Public Officials, Community Groups Celebrate Summer Jobs Program
Sharon Holbrooks is with the Monsanto Family YMCA branch in north St. Louis City and can remember when a young woman showed up for her first day at work this summer.
“She was just all over the place, you know, just kind of wild and crazy,” Holbrooks says. “You know, this is just not going to work.”
That same young woman is now interviewing for a fulltime job at that same YMCA branch.
“She was just wonderful,” Holbrooks says. “She’s actually doing some volunteer work for us, as well.”
Public officials and community leaders gathered at Gene Slay's Boys Club in south St. Louis City on Saturday and pointed to stories like the one told by Holbrook as proof positive that the first summer of the StL Youth Jobs Program, which wrapped up this weekend, was a success.
“We didn’t really have to promote it,” says Michael Fitzgerald, senior project direct for the Incarnate Word Foundation, which partnered with city to get the program off the ground.
“We had 200 kids in two weeks who were interested, and we had to turn kids away,” Fitzgerald says.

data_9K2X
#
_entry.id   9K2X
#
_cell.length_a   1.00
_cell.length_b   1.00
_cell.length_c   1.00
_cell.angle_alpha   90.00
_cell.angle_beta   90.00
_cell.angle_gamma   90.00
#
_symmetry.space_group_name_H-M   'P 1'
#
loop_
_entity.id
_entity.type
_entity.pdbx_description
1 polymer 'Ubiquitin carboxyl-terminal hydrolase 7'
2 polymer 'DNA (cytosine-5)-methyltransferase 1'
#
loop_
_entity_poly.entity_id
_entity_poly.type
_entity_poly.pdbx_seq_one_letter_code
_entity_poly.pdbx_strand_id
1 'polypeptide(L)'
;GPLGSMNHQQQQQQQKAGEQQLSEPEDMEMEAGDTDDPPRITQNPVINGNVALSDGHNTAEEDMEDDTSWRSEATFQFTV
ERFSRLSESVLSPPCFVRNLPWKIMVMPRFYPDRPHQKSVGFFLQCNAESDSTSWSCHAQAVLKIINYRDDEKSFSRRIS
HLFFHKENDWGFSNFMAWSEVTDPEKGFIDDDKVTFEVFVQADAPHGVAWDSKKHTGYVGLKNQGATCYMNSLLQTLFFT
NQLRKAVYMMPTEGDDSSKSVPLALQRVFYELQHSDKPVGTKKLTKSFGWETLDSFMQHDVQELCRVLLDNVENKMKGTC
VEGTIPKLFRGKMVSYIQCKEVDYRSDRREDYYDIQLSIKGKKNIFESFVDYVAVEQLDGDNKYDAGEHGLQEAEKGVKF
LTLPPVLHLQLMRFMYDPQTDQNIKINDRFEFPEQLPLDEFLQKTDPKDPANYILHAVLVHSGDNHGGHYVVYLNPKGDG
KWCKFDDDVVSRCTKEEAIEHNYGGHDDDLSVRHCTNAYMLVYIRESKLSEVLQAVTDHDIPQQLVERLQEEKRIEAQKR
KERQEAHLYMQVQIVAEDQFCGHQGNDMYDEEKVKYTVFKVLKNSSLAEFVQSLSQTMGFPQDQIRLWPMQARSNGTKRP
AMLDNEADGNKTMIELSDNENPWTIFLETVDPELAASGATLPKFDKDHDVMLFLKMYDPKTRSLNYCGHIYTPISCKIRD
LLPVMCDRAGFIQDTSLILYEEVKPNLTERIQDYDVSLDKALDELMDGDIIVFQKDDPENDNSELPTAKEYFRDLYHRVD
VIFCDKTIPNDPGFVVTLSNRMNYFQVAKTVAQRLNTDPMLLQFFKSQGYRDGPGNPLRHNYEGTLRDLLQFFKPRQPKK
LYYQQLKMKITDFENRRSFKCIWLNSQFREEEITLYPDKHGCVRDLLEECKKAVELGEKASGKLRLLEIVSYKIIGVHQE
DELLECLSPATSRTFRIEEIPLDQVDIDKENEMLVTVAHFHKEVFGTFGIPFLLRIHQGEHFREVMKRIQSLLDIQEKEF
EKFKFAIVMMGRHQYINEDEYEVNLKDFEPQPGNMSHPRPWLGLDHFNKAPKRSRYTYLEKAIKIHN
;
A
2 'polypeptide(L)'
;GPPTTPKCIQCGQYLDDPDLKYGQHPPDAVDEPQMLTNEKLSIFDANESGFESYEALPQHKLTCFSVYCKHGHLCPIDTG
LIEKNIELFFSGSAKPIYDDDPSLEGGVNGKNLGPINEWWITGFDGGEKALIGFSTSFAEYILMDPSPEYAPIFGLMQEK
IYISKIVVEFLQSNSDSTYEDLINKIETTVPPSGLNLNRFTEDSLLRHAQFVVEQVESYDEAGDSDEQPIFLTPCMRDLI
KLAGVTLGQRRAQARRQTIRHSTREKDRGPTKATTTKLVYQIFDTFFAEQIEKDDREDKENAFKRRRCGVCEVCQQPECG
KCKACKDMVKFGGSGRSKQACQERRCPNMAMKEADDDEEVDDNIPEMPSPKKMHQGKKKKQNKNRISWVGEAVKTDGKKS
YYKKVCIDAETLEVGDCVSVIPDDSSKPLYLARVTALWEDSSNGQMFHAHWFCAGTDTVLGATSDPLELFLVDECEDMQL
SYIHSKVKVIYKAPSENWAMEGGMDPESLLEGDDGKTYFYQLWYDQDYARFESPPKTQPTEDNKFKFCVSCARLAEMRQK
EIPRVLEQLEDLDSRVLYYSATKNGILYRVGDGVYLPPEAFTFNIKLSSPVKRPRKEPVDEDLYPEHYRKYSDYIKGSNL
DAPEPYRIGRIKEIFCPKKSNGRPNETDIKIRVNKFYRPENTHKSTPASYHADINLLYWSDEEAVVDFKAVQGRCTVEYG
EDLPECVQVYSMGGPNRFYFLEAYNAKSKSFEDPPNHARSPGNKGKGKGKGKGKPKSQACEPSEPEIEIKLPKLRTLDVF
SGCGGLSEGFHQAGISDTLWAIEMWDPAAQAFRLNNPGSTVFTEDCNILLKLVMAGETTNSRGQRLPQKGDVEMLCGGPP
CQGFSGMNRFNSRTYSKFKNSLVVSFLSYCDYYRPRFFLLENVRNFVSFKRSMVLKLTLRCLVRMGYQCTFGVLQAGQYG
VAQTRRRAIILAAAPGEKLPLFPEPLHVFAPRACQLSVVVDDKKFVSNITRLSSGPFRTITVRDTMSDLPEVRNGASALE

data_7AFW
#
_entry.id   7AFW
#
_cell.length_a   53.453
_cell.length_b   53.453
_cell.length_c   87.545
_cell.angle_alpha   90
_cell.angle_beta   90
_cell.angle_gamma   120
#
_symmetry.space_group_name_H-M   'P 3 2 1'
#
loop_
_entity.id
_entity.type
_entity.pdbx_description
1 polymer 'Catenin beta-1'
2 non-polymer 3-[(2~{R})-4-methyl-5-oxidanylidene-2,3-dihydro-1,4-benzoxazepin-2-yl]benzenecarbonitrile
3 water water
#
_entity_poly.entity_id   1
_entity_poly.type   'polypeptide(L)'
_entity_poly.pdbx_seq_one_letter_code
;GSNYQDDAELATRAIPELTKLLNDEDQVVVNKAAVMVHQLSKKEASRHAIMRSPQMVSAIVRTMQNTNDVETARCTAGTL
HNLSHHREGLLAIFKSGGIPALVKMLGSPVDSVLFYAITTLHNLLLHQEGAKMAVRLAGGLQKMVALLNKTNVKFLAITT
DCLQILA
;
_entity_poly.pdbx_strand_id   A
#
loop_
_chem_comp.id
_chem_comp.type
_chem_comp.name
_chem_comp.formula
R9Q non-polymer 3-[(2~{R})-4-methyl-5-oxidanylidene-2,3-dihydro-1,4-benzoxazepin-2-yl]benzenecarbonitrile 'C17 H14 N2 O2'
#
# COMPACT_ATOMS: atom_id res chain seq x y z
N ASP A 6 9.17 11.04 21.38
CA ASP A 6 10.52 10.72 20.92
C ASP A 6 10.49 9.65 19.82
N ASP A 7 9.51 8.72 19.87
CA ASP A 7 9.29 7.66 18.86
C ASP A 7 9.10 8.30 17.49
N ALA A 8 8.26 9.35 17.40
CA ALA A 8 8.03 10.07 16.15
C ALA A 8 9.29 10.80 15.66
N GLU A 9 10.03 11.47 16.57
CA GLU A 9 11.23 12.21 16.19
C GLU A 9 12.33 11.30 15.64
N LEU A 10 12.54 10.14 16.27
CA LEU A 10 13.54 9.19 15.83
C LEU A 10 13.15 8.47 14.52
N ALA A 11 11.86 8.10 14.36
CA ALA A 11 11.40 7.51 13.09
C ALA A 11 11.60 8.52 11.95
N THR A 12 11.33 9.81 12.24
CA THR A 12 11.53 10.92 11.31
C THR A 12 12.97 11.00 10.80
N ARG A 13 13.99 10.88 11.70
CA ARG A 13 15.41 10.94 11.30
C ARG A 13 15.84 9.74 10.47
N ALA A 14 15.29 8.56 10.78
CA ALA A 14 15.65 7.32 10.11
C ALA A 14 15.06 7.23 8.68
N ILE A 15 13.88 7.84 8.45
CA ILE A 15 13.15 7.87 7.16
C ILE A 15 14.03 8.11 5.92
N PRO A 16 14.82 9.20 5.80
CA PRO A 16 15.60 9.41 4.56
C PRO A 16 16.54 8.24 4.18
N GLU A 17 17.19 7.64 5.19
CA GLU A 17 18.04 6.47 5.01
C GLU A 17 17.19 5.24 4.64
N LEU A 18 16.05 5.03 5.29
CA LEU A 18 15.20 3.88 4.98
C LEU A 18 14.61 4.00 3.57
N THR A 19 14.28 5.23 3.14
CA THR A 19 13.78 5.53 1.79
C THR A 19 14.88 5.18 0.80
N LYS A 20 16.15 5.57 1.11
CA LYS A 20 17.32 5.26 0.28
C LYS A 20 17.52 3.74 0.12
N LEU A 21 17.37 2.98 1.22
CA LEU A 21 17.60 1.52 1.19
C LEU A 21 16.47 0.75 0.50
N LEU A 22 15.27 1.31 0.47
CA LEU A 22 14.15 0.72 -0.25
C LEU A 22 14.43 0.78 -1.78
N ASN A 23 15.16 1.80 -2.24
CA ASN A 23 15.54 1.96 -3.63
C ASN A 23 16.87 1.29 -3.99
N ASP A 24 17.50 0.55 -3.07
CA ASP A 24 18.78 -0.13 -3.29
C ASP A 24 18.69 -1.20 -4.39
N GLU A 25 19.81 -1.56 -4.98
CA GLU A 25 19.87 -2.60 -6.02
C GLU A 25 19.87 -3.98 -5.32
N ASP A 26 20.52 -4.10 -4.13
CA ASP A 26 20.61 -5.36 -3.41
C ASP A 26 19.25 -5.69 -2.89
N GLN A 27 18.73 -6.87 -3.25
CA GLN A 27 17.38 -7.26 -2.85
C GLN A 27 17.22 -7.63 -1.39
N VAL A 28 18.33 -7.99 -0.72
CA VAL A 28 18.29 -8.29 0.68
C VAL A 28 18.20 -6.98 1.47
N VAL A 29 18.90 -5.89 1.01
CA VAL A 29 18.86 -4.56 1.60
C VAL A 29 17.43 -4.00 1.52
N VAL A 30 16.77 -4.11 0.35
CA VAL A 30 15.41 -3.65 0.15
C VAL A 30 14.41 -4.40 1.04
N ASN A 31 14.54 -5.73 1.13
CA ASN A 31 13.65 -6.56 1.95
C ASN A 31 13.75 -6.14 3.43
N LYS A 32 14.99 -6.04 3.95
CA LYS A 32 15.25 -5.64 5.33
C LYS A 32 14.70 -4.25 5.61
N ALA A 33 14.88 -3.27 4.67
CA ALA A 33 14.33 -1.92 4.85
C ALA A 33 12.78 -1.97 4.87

In its first year, the program focused on young people ages 16 to 22-years-old living in two neighborhood clusters, one in north and one in south St. Louis City.
With $400,000 in corporate and private donations, Fitzgerald says they paid mostly graduate students to work as case managers to check up on youth participating in the program and cover the wages of participants, essentially creating a system of paid internships at more than 60 work sites. Before their first day of work, participating youth received two days of training that covered topics like how to handle yourself in the workplace and personal finance.
Fitzgerald credits clear oversight and an eager first group of participants with the program’s early success.
“The case managers were the heart and soul of this project,” Fitzgerald says. “We had the opportunity to meet with people in Boston and Memphis about their summer jobs program. We had less than an eight percent dropout rate, some of these other cities warned us that we may have in excess of a 35 percent drop rate, which we didn’t have.”
Fitzgerald says the goal is to expand next year, hopefully raising enough money to create slots for 1,000 participants.
Robbyn Wahby, deputy chief of staff to Mayor Francis Slay, says the jobs program dovetails with efforts to curb youth violence.
Based on early results, Wahby envisions the program’s eventual expansion into St. Louis County and the metro east. She says it’s also a tool that can be used to help the region hang on to students traveling off to college this fall.
“We want them to be part of summer youth employment programs, too,” Wahby says. “IT fields, STEM fields, medical fields, advanced manufacturing, we want young people who out studying engineering, medicine and the life sciences, we want them back here, back in St. Louis.”
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